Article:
If your house is poorly insulated, improving the insulation to allow use of a smaller heat pump (or fewer separate heat pumps /heads if going to Mini-Splits) can pay off handsomely in new system cost (quickly) as well as operating cost over time (long-run.) I successfully heat a 2000 square foot well-insulated building with 2 12K BTU/Hr (nominal) heat pumps in a climate that goes to -15 (and that was tested last year) - haven't seen the increasingly rare -20°F since the system was up and running. Despite marketing as 12K BTU/Hr (which is the cooling capacity), claimed heating capacity is 13.5K or something like that. You'd be hard pressed to find a house in the area with less than a 100K BTU/Hr furnace/boiler, though - poorer insulation, few small boilers/furnaces made, or the boiler is also providing domestic hot water and is oversized for that purpose. But with serious insulation I'm just fine with perhaps 27K BTU/hr.

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  • Properly designed heat pumps / refrigeration systems can have a COP of 4 or more. Design is the issue here since the quality of simple things like measuring and construction quality are not met.
    – Solar Mike
    Jan 2, 2022 at 18:40
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    But the COP is not fixed with temperature - heck, mine go over 11 at small differentials, and usually operate between 3 and 4, based on what info I can find. But there are also plenty that have a hard time managing 3 and quickly drop to 1 near freezing. And even good ones drop off somewhat below freezing, due to the need to run defrost cycles. COP is a number that depends a great deal on what the temperature is - and the system design.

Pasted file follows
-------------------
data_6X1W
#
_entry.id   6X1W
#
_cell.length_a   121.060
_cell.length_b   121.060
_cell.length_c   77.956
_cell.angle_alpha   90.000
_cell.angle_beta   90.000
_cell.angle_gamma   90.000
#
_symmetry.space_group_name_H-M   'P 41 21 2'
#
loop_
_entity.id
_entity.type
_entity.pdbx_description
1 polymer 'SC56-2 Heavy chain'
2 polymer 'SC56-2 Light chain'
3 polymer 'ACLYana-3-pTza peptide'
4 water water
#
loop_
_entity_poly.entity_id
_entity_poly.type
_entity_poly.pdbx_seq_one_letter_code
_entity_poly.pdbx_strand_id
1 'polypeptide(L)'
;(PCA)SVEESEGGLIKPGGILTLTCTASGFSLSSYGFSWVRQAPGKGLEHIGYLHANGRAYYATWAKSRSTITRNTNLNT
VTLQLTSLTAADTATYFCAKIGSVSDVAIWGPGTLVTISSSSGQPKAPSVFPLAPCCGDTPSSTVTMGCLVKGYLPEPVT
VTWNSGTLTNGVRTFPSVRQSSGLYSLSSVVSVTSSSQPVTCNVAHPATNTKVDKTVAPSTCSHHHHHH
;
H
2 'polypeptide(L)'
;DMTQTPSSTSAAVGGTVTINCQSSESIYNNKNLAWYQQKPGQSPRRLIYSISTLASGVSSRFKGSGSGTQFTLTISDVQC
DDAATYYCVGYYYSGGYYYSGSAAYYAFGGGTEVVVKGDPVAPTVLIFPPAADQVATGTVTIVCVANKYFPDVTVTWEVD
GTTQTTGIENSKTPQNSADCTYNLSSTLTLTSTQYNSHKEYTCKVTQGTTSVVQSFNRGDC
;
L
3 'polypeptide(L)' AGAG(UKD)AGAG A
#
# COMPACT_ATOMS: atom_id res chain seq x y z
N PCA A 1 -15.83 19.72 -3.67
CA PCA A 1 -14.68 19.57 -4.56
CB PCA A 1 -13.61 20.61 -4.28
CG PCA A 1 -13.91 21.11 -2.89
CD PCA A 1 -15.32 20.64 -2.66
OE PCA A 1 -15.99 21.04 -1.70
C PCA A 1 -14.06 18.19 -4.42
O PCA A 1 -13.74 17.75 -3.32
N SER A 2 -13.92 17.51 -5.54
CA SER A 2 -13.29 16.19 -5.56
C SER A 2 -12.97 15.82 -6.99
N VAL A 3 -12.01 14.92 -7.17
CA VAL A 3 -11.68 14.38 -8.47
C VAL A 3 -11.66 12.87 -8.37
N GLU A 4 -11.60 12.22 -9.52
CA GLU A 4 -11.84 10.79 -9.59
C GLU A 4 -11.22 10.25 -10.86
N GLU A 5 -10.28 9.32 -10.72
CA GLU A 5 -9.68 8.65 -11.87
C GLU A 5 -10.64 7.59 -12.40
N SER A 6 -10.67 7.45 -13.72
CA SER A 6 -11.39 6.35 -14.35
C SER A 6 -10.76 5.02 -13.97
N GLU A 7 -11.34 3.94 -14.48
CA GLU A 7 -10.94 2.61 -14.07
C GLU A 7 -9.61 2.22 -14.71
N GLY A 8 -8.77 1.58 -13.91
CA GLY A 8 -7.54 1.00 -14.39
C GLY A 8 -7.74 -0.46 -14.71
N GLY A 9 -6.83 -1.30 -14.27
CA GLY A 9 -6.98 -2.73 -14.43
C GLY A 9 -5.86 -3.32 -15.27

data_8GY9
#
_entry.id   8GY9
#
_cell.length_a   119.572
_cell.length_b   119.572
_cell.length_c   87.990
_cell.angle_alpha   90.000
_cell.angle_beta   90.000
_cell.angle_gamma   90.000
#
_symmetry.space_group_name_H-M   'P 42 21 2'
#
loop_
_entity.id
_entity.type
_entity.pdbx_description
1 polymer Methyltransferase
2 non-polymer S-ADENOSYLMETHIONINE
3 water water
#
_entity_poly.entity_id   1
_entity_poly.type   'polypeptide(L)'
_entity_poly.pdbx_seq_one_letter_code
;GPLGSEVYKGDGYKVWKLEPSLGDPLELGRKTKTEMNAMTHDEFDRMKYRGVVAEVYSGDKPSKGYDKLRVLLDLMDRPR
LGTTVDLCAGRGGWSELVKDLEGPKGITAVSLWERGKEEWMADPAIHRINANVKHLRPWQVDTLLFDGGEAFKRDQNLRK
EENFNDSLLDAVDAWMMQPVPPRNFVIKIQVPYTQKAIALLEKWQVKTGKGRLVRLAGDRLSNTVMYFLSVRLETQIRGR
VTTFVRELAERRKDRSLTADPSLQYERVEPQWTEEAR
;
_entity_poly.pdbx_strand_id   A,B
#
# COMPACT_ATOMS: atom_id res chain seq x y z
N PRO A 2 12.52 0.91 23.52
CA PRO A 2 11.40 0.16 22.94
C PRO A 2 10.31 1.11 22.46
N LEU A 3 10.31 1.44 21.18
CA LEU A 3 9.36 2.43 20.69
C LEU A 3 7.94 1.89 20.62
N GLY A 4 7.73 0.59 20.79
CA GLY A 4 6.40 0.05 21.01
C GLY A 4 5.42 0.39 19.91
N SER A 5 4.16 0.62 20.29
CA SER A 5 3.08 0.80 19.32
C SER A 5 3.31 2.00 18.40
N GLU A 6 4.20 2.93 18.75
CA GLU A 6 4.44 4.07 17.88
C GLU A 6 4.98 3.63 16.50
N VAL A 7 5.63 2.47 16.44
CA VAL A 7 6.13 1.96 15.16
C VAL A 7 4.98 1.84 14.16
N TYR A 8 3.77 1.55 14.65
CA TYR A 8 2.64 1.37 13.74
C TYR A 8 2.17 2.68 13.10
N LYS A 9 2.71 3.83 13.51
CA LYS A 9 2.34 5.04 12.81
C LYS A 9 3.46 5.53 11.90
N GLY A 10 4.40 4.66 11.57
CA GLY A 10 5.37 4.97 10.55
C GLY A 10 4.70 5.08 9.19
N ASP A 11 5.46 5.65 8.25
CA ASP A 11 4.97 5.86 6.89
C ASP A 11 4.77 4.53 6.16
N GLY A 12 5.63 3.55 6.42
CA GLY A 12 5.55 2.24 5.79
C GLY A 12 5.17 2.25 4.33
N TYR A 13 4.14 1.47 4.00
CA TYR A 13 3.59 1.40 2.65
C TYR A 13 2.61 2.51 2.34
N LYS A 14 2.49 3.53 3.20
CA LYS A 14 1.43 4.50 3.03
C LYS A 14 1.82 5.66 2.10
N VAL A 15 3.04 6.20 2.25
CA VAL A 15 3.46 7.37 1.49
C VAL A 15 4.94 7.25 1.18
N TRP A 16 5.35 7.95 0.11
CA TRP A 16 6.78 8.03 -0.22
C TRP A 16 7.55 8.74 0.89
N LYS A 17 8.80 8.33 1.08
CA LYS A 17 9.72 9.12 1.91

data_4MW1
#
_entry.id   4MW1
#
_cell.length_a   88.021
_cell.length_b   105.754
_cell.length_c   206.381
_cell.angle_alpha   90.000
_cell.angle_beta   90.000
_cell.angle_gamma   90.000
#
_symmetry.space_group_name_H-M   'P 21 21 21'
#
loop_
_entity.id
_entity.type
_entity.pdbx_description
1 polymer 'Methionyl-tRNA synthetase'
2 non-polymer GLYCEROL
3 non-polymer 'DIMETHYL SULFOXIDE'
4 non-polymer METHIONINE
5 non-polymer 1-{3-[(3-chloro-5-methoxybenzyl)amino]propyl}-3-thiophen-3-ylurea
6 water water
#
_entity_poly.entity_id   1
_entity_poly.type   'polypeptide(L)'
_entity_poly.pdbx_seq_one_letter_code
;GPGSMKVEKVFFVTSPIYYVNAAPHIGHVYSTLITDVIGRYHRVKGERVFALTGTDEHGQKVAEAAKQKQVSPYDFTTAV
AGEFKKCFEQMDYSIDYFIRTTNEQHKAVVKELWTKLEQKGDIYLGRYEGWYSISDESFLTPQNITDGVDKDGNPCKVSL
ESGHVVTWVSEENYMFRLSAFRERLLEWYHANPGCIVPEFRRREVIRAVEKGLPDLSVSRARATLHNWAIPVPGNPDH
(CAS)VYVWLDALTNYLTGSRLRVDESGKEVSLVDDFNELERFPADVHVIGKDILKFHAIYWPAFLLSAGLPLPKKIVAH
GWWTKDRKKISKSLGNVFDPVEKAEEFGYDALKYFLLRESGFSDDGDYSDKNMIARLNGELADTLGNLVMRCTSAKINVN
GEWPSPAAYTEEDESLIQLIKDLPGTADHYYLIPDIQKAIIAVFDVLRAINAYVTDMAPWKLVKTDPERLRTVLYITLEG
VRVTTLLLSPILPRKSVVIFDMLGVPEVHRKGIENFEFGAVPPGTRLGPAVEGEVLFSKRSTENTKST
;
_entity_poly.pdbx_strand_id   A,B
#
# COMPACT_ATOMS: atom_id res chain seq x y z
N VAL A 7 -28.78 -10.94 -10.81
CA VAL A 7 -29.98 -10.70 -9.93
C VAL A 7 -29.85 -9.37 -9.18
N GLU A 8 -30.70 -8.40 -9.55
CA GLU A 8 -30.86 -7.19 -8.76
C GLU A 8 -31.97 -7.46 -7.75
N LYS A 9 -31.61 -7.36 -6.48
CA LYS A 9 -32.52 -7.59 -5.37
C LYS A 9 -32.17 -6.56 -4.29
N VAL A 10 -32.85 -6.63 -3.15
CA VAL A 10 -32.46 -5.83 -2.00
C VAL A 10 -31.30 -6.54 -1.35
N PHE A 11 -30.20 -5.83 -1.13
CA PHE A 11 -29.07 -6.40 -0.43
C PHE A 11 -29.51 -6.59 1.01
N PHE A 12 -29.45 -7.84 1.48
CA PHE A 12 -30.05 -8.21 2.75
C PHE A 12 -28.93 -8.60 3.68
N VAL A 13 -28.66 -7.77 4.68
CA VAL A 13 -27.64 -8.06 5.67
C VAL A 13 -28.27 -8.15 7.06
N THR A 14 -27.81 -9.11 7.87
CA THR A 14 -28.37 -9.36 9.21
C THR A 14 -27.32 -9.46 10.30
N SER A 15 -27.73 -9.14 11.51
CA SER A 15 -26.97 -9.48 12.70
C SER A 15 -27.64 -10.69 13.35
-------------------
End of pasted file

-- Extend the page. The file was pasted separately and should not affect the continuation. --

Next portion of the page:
– Ecnerwal
    Jan 2, 2022 at 18:46
  • @Ecnerwal - (after reading about CoP): If the COP at temperature was known, and also the furnace's therms (per hour or whatever) at the coldest time, couldn't the required max heat pump input power be easily calculated? (If this needs more than a simple answer, I can make it a separate question.)
    – George
    Jan 3, 2022 at 14:46
  • Sure, with all that data in hand, the calculations are straightforward. Guessing at them leads to "Garbage In, Garbage Out" calculations. Do you have any of that data?
    – Ecnerwal
    Jan 3, 2022 at 15:27
  • @Ecnerwal - Actually, yes. Because, spreadsheets need to be fed.
    – George
    Jan 3, 2022 at 18:55
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I would evaluate the actual heating requirement for the property.

Gas boiler installers were notorious for oversizing boilers.

And you can take into account any changes like extra rooms, retro-fitted insulation or change of purpose etc

Once you have that then the heat pump can be easily sized - manufacturers provide information for that.

The "theoretical" answer will need you to work out the R value for the walls, windows, floor and roof and then, using the annual ambient temperature and degree-days to work out the amount of heat required.

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  • 2
    System size (heating capacity) depends on the low temperature "design day" - operating cost goes with degree days, but you can have the same degree-days in climates with very different design days, and if you don't hit the design day, the system will be running 100% and the house will still be cold. Which is one insight to why folks who get sloppy with the thermal calculations like to oversize the furnace/boiler to cover their slop.
    – Ecnerwal
    Jan 2, 2022 at 18:27